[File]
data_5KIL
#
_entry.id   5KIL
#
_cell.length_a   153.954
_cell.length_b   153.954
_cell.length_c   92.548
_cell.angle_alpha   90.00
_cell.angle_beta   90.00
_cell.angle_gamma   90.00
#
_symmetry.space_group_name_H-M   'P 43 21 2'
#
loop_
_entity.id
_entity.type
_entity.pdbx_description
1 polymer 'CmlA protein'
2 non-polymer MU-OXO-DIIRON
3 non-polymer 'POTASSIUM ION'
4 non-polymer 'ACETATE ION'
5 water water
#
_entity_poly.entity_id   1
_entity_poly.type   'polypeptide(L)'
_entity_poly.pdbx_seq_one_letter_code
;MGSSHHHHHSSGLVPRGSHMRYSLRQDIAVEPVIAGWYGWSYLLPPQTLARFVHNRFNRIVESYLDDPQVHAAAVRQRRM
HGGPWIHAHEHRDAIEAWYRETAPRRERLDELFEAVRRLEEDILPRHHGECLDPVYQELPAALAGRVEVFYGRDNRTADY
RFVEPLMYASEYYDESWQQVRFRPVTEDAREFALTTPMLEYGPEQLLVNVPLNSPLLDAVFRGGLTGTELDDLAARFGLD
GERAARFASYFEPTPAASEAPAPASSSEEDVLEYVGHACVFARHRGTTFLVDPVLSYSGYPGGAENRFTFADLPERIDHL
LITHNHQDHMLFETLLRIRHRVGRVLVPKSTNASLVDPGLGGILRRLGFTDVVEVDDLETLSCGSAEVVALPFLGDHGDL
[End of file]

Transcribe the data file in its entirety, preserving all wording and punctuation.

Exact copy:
data_5KIL
#
_entry.id   5KIL
#
_cell.length_a   153.954
_cell.length_b   153.954
_cell.length_c   92.548
_cell.angle_alpha   90.00
_cell.angle_beta   90.00
_cell.angle_gamma   90.00
#
_symmetry.space_group_name_H-M   'P 43 21 2'
#
loop_
_entity.id
_entity.type
_entity.pdbx_description
1 polymer 'CmlA protein'
2 non-polymer MU-OXO-DIIRON
3 non-polymer 'POTASSIUM ION'
4 non-polymer 'ACETATE ION'
5 water water
#
_entity_poly.entity_id   1
_entity_poly.type   'polypeptide(L)'
_entity_poly.pdbx_seq_one_letter_code
;MGSSHHHHHSSGLVPRGSHMRYSLRQDIAVEPVIAGWYGWSYLLPPQTLARFVHNRFNRIVESYLDDPQVHAAAVRQRRM
HGGPWIHAHEHRDAIEAWYRETAPRRERLDELFEAVRRLEEDILPRHHGECLDPVYQELPAALAGRVEVFYGRDNRTADY
RFVEPLMYASEYYDESWQQVRFRPVTEDAREFALTTPMLEYGPEQLLVNVPLNSPLLDAVFRGGLTGTELDDLAARFGLD
GERAARFASYFEPTPAASEAPAPASSSEEDVLEYVGHACVFARHRGTTFLVDPVLSYSGYPGGAENRFTFADLPERIDHL
LITHNHQDHMLFETLLRIRHRVGRVLVPKSTNASLVDPGLGGILRRLGFTDVVEVDDLETLSCGSAEVVALPFLGDHGDL